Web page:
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BOSTON — It was a celebration 95 years in the making, one only their most foolishly ardent fans could have imagined in spring training.

The Boston Red Sox were last in the American League East in a 2012 season that became the franchise’s biggest summer of discontent in nearly 50 years. Now they are World Series champions.

And for the first time since 1918, the Red Sox celebrated a championship in front of the Fenway Park faithful. Behind a strong performance from starter John Lackey and a three-run double from Shane Victorino off St. Louis rookie sensation Michael Wacha, Boston clipped the Cardinals, 6-1, Wednesday in Game Six.

Lackey blanked the Cards until there were two outs in the seventh and became the first pitcher in history to start and win a Series clincher for two different teams. This one came more than 11 years after he won Game Seven as a rookie for the Anaheim Angels in 2002 over San Francisco.

Victorino, whose grand slam in Game Six against Detroit won the American League Championship Series, was 0 for 10 in this series when he took Wacha off the Green Monster in left with two out and the bases loaded in the third.

That made the score 3-0 and the Red Sox could already start counting down the outs they needed to complete a worst-to-first run not seen since the 1991 Minnesota Twins.

Koji Uehara, not anointed the closer until June, got the final three outs through the popping of fans’ flashbulbs. The game ended with a strikeout of Matt Carpenter, with Uehara and catcher David Ross embracing between the mound and home as the Boston dugout emptied and the crowd of 38,447 roared.

It was the climactic moment of a tumultuous few months here, with the Red Sox becoming a rallying point for a city and coining the phrase “Boston Strong” in the wake of the April Marathon bombings.

“Stuff happened in this city and we wanted to do something special and make everybody proud of their team in the toughest of times,” said second baseman Dustin Pedroia. “And I think we did.”

The Sox were a bunch of bearded wonders led by first-year manager John Farrell and bench coach Torey Lovullo, a pair of former Buffalo Bisons who arrived after two nondescript years in Toronto and got Boston to the top almost immediately.

“They bought in to each other right away in spring, committed to a team concept and this is the result,” Farrell said. “I might not be full of adjectives right now but these guys did it.”

After the final out, fireworks filled the sky and the Red Sox were presented the championship trophy on the field. Beloved slugger David Ortiz, who finished 11 for 16 in the series, also accepted the Most Valuable Player award and addressed the crowd.

“This is for you Boston,” Ortiz roared. “I knew it was going to be a special year. When we started rolling, we never stopped the train. It’s a team in every sense of the word with a will I’ve never been a part of.”

The victory makes the Red Sox – the once-cursed, never-won-in-generations Red Sox – the only team with three World Series titles since the century turned 13 years ago.

After losing in the 11th inning of Game Seven of the ALCS in 2003 at New York, the Red Sox finally snapped their 86-year title drought the next year in St. Louis. They made it two in four years in 2007 at Colorado. In both cases, their adoring public had to wait a couple of days before the parade of duckboats through downtown to share the joy with their heroes.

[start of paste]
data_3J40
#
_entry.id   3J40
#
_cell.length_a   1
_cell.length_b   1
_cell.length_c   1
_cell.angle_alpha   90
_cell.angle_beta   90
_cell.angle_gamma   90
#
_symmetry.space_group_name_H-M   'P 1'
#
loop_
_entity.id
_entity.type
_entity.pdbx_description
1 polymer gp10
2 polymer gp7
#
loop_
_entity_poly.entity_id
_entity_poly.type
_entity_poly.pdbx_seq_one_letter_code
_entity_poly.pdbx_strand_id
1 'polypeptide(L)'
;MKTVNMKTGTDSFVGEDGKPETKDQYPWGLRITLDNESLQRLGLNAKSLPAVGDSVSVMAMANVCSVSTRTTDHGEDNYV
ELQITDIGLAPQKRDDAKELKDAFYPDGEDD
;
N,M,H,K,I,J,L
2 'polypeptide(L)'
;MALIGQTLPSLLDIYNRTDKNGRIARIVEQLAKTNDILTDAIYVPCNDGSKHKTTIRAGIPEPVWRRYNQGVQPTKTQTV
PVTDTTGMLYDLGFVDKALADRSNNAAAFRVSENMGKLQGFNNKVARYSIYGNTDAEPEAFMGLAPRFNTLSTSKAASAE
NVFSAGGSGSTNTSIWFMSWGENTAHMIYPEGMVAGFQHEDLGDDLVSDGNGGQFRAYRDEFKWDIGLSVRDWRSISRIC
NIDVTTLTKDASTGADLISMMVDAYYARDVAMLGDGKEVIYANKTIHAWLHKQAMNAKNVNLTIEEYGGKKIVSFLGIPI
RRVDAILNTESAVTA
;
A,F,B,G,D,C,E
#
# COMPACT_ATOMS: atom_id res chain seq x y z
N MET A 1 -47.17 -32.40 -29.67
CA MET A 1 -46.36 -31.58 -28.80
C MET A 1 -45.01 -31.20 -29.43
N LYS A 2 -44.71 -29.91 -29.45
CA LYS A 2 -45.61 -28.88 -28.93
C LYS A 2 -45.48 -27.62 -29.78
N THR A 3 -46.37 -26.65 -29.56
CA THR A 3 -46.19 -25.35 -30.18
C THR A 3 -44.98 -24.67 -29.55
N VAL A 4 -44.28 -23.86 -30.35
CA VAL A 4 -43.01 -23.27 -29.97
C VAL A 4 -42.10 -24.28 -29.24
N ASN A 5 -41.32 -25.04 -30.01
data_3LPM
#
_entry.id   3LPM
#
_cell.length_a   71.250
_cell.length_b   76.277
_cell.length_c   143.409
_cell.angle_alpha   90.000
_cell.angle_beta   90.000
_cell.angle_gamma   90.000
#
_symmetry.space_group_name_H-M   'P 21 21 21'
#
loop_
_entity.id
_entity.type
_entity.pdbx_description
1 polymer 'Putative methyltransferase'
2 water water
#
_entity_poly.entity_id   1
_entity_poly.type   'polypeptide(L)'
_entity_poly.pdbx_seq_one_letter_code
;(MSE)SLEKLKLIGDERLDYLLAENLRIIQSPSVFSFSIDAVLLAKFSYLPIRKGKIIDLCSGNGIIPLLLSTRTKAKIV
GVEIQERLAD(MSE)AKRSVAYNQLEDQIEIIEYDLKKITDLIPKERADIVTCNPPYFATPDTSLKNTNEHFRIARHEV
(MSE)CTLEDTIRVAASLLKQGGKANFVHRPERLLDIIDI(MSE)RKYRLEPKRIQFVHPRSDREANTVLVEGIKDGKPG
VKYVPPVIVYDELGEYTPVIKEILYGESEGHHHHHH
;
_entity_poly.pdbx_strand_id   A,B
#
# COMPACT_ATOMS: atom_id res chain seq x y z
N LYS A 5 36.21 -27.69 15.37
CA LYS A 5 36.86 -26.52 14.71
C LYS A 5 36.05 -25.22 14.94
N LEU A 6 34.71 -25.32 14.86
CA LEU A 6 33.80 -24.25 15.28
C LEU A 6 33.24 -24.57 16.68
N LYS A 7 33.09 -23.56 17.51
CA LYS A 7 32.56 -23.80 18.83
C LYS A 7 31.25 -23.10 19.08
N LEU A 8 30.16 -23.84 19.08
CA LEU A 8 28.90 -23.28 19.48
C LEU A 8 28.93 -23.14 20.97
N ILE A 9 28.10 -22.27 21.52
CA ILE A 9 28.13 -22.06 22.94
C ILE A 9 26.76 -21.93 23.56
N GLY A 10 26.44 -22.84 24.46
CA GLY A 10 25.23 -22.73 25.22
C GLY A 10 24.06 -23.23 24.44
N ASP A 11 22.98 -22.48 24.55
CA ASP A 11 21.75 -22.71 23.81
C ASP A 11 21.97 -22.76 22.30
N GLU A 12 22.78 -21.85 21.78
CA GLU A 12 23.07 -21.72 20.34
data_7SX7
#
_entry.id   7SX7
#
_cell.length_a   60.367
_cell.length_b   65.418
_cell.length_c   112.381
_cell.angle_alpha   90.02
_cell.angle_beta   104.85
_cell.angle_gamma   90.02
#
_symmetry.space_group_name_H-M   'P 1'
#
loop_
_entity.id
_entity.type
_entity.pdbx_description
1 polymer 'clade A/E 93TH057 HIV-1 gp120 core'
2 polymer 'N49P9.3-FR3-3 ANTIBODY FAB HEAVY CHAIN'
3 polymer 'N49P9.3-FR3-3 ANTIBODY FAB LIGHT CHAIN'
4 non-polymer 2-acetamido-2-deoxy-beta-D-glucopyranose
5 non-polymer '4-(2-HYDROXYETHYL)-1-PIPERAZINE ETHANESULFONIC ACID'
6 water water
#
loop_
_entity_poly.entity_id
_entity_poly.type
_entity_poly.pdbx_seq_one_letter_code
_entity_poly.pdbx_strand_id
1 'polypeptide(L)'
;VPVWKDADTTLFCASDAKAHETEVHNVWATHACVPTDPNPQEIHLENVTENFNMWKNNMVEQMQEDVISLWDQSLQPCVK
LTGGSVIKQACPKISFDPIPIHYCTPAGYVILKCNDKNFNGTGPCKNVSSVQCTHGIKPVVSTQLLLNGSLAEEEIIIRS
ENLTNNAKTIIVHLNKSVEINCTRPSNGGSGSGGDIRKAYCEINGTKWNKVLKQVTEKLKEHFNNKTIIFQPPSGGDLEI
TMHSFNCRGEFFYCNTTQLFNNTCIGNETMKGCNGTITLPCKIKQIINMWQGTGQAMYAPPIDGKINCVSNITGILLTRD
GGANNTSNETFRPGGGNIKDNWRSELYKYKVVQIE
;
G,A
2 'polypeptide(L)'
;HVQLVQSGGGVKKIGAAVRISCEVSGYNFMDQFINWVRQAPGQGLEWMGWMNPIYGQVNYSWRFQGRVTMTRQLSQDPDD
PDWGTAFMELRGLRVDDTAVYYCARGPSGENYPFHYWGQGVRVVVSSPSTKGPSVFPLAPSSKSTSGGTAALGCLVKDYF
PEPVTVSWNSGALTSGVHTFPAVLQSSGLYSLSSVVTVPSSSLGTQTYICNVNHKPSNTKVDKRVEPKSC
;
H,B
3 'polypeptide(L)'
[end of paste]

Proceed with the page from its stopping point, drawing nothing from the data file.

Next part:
Not so Wednesday.

On a night where standing room seats were selling online for around $900, bleacher seats were going for as much as $1,500 and box seats were pushing a cool $10,000 a pop, the folks who plunked down the big bucks got the lifetime memory they were banking on. The 101-year-old park rocked like it rarely has over the years.

The noise started with ceremonial first pitches from Hall of Famer Carlton Fisk and former ace Luis Tiant and it never stopped. The fans stood in huge chunks around the park through much of the game, especially when the Red Sox were batting. They taunted Wacha, the rookie who has been the backbone of the Cardinals this postseason, with chants of “Wa-cha, Wa-cha”

Wacha, who was 4-0 in October, couldn’t will the Cardinals to force a Game Seven. He got out of a first-and-second jam with no outs in the second but had no such luck in the third.

Jacoby Ellsbury led off with a single and Ortiz was intentionally walked one out later. Wacha fanned Mike Napoli for the second out but hit Jonny Gomes with a pitch on the top of the hand to load the bases.

The count on Victorino was 2 and 1 when Wacha fired a 93-mph fastball that caught too much of the plate. Victorino drove the ball deep to left over Matt Holliday as all three runners scored, Gomes with an excellent slide, and the park erupted.

“I’m speechless,” Victorino said. “It’s one of those moments you live for.”

Wacha had given up three runs in four starts the entire postseason, then gave up three on one swing. Opposing batters had been 0 for 14 with runners in scoring position against him.

There was more from where that came in the fourth as Boston got three more runs. Light-hitting shortstop Stephen Drew (4 for 51 in the postseason, 1 for 16 in the series) snapped a drought of 80 at-bats without a home run when he popped one into the bullpen in right to make it 4-0.

Wacha left after an Ellsbury double and an Ortiz walk, and Lance Lynn provided no relief, allowing RBI singles to Napoli and Victorino.

The Cardinals were a complete bust in this one. They went 1 for 9 with runners in scoring position and left nine men on base.

Third baseman David Freese, the MVP and unquestioned hero of their 2011 World Series triumph against Texas, was 0 for 4 and finished the series 3 for 19.

email: mharrington@buffnews.com